<img height="1" width="1" style="display:none" src="https://www.facebook.com/tr?id=1994804767464638&amp;ev=PageView&amp;noscript=1">

Early planning of life extension can increase wind project margins by additional 2%

A study conducted by K2 Management found that wind project owners can increase their overall project earning by up to 2% if they plan for lifetime extension at an earlier stage in the project, rather than beginning the process in the project’s final year.  

The study is based on a 24MW German onshore wind farm with a capacity factor of 35 and the potential to extend the wind farm’s life from 20 years to 25 years. 

By waiting until the project is nearing the end of its standard life to plan a five-year extension, this can increase the need for turbine inspections and the likelihood of the technology failing or wearing out before extension can be considered is much higher. 

K2 Management’s calculations show that by beginning the fleet monitoring when the turbines are 10 years old, project owners can start to tailor the maintenance programme and optimize service setup and the O&M contract towards facilitating a 25-year life. 

Senior Asset Management Consultant at K2 Management, Lars Hedemann, said: “We are talking to clients in great detail about looking at their assets as they are moving towards later life and it is really opening clients’ eyes as to the opportunities that are out there to turn a 10-to-15-year-old ageing asset into the most profitable and successful investment possible.”

These considerations are part of a wider focus on late life strategy and the revenue benefits that come with planning a project’s later life strategy earlier in its life.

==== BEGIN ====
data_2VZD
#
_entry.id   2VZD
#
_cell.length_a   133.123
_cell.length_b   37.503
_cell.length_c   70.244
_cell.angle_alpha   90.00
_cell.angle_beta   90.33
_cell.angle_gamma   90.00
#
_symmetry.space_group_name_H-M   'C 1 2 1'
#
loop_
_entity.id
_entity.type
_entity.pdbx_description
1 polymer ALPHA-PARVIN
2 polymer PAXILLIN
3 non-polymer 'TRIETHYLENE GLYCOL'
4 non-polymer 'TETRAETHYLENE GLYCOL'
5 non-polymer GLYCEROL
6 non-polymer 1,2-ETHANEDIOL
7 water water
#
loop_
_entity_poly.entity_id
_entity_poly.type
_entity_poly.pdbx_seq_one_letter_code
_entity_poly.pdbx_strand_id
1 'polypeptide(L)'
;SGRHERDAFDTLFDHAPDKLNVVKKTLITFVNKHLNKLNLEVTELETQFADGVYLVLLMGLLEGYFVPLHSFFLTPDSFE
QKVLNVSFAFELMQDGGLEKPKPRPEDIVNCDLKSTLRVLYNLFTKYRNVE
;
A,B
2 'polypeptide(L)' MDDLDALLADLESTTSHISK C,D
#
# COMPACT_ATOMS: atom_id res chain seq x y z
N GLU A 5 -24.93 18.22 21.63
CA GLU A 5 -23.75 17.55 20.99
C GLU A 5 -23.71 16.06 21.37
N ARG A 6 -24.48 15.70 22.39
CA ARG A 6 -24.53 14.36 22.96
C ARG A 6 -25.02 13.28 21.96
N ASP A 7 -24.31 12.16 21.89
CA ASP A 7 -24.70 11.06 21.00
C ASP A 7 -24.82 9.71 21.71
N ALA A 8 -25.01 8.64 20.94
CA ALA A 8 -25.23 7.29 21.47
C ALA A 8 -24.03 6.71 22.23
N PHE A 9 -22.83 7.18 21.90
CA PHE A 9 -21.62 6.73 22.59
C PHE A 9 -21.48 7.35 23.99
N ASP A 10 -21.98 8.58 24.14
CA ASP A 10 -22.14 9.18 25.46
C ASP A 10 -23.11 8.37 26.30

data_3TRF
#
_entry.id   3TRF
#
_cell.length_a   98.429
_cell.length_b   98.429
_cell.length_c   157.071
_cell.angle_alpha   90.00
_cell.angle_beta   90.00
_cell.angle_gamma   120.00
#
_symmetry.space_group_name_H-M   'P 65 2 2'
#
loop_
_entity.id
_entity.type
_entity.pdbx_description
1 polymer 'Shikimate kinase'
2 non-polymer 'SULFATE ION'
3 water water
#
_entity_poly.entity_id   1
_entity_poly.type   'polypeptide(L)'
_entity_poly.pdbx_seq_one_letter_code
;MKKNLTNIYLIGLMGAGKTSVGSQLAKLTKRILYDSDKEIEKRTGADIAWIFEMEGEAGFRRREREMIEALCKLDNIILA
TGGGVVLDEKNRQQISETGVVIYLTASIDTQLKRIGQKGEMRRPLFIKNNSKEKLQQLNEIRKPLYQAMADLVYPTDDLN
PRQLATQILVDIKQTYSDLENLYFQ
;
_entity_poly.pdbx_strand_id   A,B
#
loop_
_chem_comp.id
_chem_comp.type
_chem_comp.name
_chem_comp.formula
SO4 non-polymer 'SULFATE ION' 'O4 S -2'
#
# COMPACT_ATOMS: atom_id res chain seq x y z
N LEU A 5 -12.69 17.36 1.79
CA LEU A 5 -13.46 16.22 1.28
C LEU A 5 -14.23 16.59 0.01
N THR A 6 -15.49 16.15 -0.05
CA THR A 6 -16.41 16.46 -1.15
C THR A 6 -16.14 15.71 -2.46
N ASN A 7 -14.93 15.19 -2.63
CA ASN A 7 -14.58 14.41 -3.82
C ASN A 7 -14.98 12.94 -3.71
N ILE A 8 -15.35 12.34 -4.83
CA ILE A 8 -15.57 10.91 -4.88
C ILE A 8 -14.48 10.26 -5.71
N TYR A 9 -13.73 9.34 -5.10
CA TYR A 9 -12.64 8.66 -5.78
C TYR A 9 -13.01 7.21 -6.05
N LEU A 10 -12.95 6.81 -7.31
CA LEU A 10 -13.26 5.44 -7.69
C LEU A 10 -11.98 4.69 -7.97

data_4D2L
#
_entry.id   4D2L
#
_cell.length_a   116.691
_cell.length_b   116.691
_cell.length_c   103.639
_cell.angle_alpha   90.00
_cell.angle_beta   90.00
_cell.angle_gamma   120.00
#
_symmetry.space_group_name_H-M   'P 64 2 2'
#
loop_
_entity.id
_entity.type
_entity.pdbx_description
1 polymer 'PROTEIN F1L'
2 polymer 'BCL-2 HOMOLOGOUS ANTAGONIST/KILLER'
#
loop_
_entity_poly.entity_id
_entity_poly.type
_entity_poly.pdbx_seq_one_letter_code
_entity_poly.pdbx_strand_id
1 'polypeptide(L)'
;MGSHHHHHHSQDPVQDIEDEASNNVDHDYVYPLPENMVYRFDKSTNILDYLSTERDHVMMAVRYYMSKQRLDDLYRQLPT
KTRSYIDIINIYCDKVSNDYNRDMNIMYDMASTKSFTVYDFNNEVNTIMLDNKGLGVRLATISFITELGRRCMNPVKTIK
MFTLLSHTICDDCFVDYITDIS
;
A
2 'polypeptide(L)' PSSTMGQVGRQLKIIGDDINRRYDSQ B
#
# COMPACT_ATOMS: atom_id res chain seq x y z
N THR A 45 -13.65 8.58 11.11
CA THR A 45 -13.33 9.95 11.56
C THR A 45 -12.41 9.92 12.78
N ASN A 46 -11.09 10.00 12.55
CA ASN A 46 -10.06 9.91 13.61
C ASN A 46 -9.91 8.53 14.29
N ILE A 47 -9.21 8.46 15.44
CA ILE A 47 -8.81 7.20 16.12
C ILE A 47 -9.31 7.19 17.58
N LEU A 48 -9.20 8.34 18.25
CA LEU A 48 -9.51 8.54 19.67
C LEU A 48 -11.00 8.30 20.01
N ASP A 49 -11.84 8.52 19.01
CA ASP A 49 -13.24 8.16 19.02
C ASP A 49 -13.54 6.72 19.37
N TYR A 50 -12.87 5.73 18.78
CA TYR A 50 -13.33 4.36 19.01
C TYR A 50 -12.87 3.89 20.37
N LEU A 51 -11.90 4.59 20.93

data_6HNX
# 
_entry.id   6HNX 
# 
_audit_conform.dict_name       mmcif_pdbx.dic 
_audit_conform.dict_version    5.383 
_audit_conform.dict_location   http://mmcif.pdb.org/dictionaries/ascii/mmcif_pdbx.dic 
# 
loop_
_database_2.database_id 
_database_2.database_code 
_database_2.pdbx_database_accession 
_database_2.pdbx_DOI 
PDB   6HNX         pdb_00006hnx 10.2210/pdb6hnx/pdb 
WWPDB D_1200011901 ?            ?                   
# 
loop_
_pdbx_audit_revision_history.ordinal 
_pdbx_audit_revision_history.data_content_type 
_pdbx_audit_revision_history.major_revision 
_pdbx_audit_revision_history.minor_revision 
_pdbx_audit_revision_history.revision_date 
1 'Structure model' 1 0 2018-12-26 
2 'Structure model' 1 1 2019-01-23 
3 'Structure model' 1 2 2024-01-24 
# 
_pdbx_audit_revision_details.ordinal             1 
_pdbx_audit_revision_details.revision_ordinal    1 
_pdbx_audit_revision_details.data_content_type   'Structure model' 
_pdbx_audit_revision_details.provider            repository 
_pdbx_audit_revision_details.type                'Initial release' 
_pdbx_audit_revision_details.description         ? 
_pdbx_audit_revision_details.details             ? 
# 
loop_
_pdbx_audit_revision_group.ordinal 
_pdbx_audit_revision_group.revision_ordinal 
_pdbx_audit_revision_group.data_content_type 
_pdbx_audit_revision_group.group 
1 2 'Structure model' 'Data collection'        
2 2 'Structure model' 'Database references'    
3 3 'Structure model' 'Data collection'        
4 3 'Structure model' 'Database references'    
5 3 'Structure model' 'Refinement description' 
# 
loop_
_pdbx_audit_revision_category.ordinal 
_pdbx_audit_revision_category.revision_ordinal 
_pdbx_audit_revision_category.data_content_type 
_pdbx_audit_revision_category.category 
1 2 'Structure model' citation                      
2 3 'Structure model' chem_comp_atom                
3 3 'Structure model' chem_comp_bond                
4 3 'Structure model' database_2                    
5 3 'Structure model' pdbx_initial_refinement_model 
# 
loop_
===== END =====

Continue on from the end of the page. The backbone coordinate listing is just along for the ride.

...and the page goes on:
When a turbine faces the latter phase of its lifecycle, the project owner(s) must decide whether to continue operating the asset until decommissioning at year 20, extend the life beyond the typical 20-year period, repower the project with newer technology or depending on the investment profile, seek a buyer. 

Hedemann says: “While this may seem like a simple decision driven by the business case, deciding what to do with an ageing asset comes with many complex scenarios and considerations that require detailed analysis.”

“Considerations such as reflecting the asset management strategy that’s in place on the project, looking at the impact of local regulations and failure ratios of turbine types are elements that can easily be overlooked without a structured strategy in place.”

Late Life Strategy encompasses a three-step strategy model:

  • Step 1: A lean, high-level analysis detailing the pros and cons of the project’s options, based on country-specific factors, permits and technology, before a recommendation is made on the two most appropriate actions.

  • Step 2: A more detailed analysis is undertaken, similar to a due diligence review, where both options are considered and compared in detail, before one option is recommended. 

  • Step 3: A detailed plan of execution is developed and delivered.

Hedemann continues: “The optimal time to start planning the late life of your asset is around year 10, especially if a divestment proves the more attractive solution, so projects that are reaching the half way mark of their lifetime should begin this process to ensure that the optimal solution is being sought at the right time.”

To find out more about late life strategy and how this could help to maximize your project, get in touch.